SEPTEMBER 20, 1992
Author: LISA TEACHEY, RUTH PILLER; Staff, Associated Press
One of two officers shot at Piney Point Elementary School Friday was released from Ben Taub Hospital Saturday, while the alleged gunman was arraigned on attempted capital murder charges.
Bond was set at $90,000 for Calvin Charles Bell, 44, on two charges of attempted capital murder and three aggravated assault charges Saturday, a day after he opened fire at the southwest Houston school. He remained in the Harris County jail.
Officer David E. Dungan, 36, who was wounded in the right shoulder, was released from the hospital. Officer Lowell Neinast, 29, who used his body to shield a group of youngsters and was shot in the hip and shoulder, remained hospitalized at Ben Taub in fair condition Saturday.
The shooting began shortly before 8 a.m. Friday, after Bell, reportedly upset about his second-grader’s progress report, appeared in the principal’s office of the school at Fondren and Pagewood. Bell fired at least one shot from a 9mm pistol into the office wall, missing two workers.
After 13 more shots were fired, wounding the two officers and sending panic through the school, Bell surrendered.
Saturday, a teacher’s aide who may have been a target of the shooting, said he is considering filing a lawsuit against Bell.
“But then I stop and think, this isn’t a bad guy. He just cracked. If it was because of medication, I don’t want to complicate his life any more,” said William Larotta, 26, a teacher’s aide at Piney Point for 1 1/2 years.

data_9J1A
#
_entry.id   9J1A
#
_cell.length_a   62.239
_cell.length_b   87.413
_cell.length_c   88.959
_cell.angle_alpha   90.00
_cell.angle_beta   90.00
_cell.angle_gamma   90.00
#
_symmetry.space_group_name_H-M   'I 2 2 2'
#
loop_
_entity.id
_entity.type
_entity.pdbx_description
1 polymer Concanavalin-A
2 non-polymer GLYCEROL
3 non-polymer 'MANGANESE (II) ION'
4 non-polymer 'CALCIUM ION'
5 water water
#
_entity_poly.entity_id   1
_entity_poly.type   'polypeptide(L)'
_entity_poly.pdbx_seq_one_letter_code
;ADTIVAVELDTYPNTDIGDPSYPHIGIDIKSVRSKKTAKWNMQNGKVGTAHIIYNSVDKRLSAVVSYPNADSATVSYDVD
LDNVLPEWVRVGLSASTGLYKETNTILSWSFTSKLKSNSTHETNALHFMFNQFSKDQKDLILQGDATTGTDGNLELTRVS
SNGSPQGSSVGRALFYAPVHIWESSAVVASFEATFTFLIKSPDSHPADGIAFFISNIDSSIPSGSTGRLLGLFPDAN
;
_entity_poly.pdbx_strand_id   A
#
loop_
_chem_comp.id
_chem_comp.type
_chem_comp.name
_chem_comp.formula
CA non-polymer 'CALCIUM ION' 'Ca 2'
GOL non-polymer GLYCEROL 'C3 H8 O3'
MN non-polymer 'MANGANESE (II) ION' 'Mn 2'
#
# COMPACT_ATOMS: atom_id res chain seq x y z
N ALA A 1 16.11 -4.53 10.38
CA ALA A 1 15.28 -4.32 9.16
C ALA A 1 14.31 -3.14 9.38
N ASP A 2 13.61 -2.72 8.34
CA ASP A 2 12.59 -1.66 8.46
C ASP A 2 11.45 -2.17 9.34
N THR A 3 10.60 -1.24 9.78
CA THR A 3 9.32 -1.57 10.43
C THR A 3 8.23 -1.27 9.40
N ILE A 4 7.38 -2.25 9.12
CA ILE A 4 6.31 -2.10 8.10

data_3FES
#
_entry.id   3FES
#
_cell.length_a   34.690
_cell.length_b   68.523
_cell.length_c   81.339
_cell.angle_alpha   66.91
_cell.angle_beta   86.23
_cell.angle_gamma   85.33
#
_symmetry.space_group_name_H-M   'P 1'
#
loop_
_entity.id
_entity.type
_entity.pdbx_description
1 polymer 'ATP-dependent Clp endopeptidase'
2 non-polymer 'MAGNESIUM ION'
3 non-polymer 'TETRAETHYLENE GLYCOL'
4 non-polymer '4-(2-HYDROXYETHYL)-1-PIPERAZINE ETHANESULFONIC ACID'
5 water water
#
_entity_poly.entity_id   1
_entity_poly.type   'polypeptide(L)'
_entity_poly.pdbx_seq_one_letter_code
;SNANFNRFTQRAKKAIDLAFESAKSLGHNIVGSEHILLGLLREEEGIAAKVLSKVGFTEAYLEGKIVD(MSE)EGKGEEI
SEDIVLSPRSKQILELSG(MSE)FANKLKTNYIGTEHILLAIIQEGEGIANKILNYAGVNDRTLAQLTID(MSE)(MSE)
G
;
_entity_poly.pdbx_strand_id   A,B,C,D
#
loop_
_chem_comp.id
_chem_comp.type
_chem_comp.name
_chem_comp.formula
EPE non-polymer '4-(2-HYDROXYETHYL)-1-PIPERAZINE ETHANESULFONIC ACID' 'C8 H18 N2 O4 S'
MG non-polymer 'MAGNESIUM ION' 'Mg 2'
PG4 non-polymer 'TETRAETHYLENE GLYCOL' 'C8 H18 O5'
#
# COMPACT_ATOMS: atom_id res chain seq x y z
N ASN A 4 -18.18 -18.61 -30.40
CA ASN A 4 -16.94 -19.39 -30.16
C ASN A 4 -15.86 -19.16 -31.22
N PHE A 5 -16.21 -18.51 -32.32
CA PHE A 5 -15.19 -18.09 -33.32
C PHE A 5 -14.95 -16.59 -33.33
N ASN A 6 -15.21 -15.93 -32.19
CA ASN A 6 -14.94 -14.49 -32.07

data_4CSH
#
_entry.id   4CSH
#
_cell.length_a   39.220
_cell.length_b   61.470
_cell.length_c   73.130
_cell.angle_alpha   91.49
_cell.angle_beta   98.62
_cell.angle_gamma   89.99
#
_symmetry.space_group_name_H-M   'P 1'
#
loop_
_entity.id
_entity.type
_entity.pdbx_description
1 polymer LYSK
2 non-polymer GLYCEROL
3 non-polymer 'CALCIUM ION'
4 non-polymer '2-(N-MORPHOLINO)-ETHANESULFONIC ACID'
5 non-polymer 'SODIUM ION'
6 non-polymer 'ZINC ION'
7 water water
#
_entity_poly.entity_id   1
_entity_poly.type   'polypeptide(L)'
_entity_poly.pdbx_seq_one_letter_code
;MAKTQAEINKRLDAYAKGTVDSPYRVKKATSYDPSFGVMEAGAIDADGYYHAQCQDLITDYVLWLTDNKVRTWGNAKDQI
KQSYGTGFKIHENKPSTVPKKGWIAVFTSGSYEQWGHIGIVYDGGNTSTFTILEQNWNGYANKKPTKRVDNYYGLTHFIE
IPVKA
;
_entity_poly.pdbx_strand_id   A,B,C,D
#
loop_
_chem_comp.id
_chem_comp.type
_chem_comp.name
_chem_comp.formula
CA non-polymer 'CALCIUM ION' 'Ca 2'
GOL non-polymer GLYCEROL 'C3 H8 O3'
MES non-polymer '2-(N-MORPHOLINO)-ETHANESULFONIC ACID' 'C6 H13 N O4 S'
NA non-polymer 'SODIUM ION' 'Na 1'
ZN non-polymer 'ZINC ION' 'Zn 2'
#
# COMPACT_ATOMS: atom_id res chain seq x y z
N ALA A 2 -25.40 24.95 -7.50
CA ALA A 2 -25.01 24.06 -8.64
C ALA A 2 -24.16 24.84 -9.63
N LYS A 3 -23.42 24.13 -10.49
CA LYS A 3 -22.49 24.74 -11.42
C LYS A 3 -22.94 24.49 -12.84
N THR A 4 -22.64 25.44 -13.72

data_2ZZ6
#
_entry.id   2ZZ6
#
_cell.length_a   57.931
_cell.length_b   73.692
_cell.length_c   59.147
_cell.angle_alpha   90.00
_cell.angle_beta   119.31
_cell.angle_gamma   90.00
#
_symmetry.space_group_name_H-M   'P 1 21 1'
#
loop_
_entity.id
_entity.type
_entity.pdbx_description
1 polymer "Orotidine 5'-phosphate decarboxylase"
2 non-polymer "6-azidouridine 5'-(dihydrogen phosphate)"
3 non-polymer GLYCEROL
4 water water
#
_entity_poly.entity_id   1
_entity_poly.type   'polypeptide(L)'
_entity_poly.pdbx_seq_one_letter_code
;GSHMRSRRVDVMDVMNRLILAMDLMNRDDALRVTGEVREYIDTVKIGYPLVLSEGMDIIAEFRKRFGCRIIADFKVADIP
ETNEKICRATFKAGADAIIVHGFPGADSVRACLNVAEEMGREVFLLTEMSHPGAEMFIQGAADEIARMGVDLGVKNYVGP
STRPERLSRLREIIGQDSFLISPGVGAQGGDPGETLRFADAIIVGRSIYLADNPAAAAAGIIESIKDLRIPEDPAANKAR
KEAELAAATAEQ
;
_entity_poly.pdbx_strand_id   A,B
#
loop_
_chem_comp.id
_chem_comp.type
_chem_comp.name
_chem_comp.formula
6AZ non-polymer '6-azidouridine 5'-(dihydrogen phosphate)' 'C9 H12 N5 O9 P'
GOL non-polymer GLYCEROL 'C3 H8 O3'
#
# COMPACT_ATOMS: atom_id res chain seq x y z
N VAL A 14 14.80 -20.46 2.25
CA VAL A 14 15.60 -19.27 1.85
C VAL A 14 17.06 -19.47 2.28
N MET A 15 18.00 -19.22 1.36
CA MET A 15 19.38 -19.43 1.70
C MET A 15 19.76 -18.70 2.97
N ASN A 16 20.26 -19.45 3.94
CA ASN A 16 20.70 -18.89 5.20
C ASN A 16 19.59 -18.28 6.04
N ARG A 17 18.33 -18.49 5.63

Relatives told police on Friday that Bell was an unemployed Vietnam veteran and had been taking anti-depressants.
Besides a 9mm pistol, Bell carried a .22-caliber semiautomatic pistol, a hunting knife, a can of Mace, and three spare clips of ammunition, police said.
Larotta said he saw Bell, whom he recognized from school events, running into the school with a gun. Larotta ran and saw Neinast.
“That’s him behind me. He’s coming up behind me,” Larotta said he told Neinast. Larotta said he continued to run and saw Neinast pull out his gun and tell Bell to drop his gun.
Larotta said he then saw Bell shoot Neinast and run toward the library.
“Another teacher saw me running and then he saw the suspect running up behind me. The other teacher took off running in front of me, and that’s when we heard the shots.
“We turned the corner, and from that point on I can’t tell you what happened. I was just busy getting all the children out of the building.”
Larotta said when he came back into the building, there were three bullet holes in the library door.
“One of the policemen showed me the holes in the library and I said, `These must have been aimed at me.’ And he said, `You’re right.’ ”
Memo: Houston Chronicle reporter Ruth Piller and the Associated Press contributed to this report.
Record Number: 09*20*1082117